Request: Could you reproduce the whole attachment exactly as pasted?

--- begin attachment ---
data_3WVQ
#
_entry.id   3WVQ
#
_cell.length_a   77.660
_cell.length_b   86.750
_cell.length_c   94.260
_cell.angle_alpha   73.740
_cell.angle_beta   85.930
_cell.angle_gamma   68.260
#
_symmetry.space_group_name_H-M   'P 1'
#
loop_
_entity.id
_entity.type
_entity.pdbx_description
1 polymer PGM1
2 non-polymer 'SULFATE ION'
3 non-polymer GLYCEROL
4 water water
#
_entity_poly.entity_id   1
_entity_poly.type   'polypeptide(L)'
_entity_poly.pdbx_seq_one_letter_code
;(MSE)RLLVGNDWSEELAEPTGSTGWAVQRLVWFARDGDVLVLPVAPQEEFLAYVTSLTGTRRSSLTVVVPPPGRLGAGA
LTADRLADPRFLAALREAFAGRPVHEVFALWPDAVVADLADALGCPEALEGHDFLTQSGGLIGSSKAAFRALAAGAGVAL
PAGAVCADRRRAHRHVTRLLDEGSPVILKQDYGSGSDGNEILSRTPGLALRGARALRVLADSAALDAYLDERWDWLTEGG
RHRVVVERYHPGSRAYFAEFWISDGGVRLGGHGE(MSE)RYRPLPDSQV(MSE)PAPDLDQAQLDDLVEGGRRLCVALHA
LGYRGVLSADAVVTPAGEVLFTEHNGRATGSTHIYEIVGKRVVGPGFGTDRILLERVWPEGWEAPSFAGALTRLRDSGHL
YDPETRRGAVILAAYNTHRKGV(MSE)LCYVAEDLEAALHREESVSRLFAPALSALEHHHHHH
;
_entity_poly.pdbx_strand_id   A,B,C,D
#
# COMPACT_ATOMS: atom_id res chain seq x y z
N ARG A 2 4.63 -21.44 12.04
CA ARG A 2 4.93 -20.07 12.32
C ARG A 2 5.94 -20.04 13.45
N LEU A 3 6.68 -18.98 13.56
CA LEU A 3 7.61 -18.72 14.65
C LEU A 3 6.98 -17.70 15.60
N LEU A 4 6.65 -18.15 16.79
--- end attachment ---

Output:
data_3WVQ
#
_entry.id   3WVQ
#
_cell.length_a   77.660
_cell.length_b   86.750
_cell.length_c   94.260
_cell.angle_alpha   73.740
_cell.angle_beta   85.930
_cell.angle_gamma   68.260
#
_symmetry.space_group_name_H-M   'P 1'
#
loop_
_entity.id
_entity.type
_entity.pdbx_description
1 polymer PGM1
2 non-polymer 'SULFATE ION'
3 non-polymer GLYCEROL
4 water water
#
_entity_poly.entity_id   1
_entity_poly.type   'polypeptide(L)'
_entity_poly.pdbx_seq_one_letter_code
;(MSE)RLLVGNDWSEELAEPTGSTGWAVQRLVWFARDGDVLVLPVAPQEEFLAYVTSLTGTRRSSLTVVVPPPGRLGAGA
LTADRLADPRFLAALREAFAGRPVHEVFALWPDAVVADLADALGCPEALEGHDFLTQSGGLIGSSKAAFRALAAGAGVAL
PAGAVCADRRRAHRHVTRLLDEGSPVILKQDYGSGSDGNEILSRTPGLALRGARALRVLADSAALDAYLDERWDWLTEGG
RHRVVVERYHPGSRAYFAEFWISDGGVRLGGHGE(MSE)RYRPLPDSQV(MSE)PAPDLDQAQLDDLVEGGRRLCVALHA
LGYRGVLSADAVVTPAGEVLFTEHNGRATGSTHIYEIVGKRVVGPGFGTDRILLERVWPEGWEAPSFAGALTRLRDSGHL
YDPETRRGAVILAAYNTHRKGV(MSE)LCYVAEDLEAALHREESVSRLFAPALSALEHHHHHH
;
_entity_poly.pdbx_strand_id   A,B,C,D
#
# COMPACT_ATOMS: atom_id res chain seq x y z
N ARG A 2 4.63 -21.44 12.04
CA ARG A 2 4.93 -20.07 12.32
C ARG A 2 5.94 -20.04 13.45
N LEU A 3 6.68 -18.98 13.56
CA LEU A 3 7.61 -18.72 14.65
C LEU A 3 6.98 -17.70 15.60
N LEU A 4 6.65 -18.15 16.79